What is covered in a Separation Agreement?
Separation agreements cover a lot of ground, but improvements are possible. Key terms often fall into these categories:
Also, having an experienced lawyer to explain the proposed terms can be invaluable. Illinois courts, the Workplace Transparency Act, and other statutes provide for some very specific rules regarding Separation Agreements. These include limits and rules regarding non-compete and non-solicitation; confidentiality; unlawful employment practice claims after agreement is signed; employee’s right to a 21-day review of agreement; and employee’s right to revoke the agreement within seven days of signing.
Are you able to request more money as part of your Separation Agreement?
Many attorneys who review Separation Agreements, are just looking to see if the contents meet such basic legal requirements. However, I also work to maximize your monetary recovery, as well as protect your interests and rights.
Just because an employer offers a certain amount of separation pay, that does not mean that the amount and terms are etched in stone, with the employer unilaterally deciding how much you are to receive. Depending on the circumstances, I normally consider such an initially-delivered separation agreement to merely be an initial offer by the employer—to which a counteroffer can be made with respect to any of its terms. That is, some employers offer a lower amount than what they are willing to pay as severance specifically because they know that many employees ask for additional amounts as part of the separation process. There is some risk that a counter-offer could be considered a rejection of the original offer, and that the employer could take all amounts off the table. But that is unlikely, and most employers simply reject the counter and reaffirm the original offer.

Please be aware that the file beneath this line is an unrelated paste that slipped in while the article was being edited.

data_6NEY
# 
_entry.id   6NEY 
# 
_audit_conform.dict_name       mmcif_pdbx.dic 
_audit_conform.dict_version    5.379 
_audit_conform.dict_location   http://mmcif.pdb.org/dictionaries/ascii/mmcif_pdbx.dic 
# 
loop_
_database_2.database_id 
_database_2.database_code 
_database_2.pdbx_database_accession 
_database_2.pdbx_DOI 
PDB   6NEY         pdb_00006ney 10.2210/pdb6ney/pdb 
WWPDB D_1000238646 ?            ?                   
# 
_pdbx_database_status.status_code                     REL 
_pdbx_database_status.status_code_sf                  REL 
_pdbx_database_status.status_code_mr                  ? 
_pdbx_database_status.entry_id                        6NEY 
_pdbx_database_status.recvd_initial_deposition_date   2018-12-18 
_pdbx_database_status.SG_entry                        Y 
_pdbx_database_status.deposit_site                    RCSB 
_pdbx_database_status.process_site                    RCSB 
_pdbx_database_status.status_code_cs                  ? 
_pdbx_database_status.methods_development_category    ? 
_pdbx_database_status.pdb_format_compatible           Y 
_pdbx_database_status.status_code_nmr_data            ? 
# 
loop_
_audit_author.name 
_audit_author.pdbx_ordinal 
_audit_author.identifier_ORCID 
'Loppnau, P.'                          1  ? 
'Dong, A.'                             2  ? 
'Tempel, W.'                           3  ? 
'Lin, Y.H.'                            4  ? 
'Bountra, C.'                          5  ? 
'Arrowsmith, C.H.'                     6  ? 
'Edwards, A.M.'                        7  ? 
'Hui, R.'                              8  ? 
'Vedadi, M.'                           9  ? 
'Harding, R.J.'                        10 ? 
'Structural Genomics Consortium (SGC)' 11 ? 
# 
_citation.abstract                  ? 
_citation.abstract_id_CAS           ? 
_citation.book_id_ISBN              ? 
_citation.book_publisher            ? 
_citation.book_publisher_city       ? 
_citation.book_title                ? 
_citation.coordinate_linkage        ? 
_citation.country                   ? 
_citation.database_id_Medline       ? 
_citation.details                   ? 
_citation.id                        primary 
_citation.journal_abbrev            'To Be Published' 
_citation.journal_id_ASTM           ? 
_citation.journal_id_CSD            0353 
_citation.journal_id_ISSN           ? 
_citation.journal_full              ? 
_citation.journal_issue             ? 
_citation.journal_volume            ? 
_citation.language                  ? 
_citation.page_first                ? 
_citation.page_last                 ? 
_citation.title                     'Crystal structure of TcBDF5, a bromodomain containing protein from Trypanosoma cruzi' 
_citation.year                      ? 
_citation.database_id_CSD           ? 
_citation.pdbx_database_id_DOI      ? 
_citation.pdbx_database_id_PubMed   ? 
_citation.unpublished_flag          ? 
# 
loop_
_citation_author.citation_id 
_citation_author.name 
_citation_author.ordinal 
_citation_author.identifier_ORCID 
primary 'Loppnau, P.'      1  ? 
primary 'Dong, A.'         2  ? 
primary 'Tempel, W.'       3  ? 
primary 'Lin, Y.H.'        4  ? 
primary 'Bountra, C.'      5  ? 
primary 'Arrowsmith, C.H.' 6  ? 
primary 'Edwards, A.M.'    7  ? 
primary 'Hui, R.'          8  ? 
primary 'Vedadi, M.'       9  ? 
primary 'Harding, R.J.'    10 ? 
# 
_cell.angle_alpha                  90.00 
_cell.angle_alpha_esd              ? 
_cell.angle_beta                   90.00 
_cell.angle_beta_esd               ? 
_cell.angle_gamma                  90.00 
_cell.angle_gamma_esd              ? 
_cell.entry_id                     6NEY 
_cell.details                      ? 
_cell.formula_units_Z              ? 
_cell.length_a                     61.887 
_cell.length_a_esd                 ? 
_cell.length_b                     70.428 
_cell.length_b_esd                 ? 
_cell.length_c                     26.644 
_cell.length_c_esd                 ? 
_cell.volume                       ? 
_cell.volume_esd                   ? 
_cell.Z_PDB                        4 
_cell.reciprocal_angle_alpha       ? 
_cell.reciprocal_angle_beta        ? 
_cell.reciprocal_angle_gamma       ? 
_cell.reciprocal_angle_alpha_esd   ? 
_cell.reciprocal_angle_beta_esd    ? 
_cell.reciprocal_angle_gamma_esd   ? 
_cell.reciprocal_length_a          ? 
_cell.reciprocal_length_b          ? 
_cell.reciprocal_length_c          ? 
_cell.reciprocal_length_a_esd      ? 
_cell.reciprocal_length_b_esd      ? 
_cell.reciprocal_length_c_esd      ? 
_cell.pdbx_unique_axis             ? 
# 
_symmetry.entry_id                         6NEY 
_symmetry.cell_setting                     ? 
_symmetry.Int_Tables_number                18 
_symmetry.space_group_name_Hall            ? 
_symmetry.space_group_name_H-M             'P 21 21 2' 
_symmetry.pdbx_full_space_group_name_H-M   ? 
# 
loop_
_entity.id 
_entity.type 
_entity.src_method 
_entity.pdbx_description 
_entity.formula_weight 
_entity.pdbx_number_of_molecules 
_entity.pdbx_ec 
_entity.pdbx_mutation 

If you choose to make a counter, you should be prepared to elaborate on your hard work and take advantage of any unique efforts and goodwill that you established as a result. Doing so in some instances can encourage employers to give you a larger separation package than you may have otherwise been entitled to. Asking does not always result in a larger payment—but in some cases it does, and having an attorney help you navigate the process may help you improve your chances.
Negotiating generally yields success only when those alterations have proper support. Negotiation might seem like a troubling, intimidating process. But with a legal professional by your side, it could be very manageable, and the potential benefits could be significant.
Having negotiated, drafted, and reviewed hundreds of separation agreements over the years from both the employer’s and employee’s perspective, I am able to see things from both perspectives, thus helping me know how approach things to get the best result for employees, monetarily and otherwise. In some instances, I have also obtained severance payments for employees even where the employer has not initially offered any.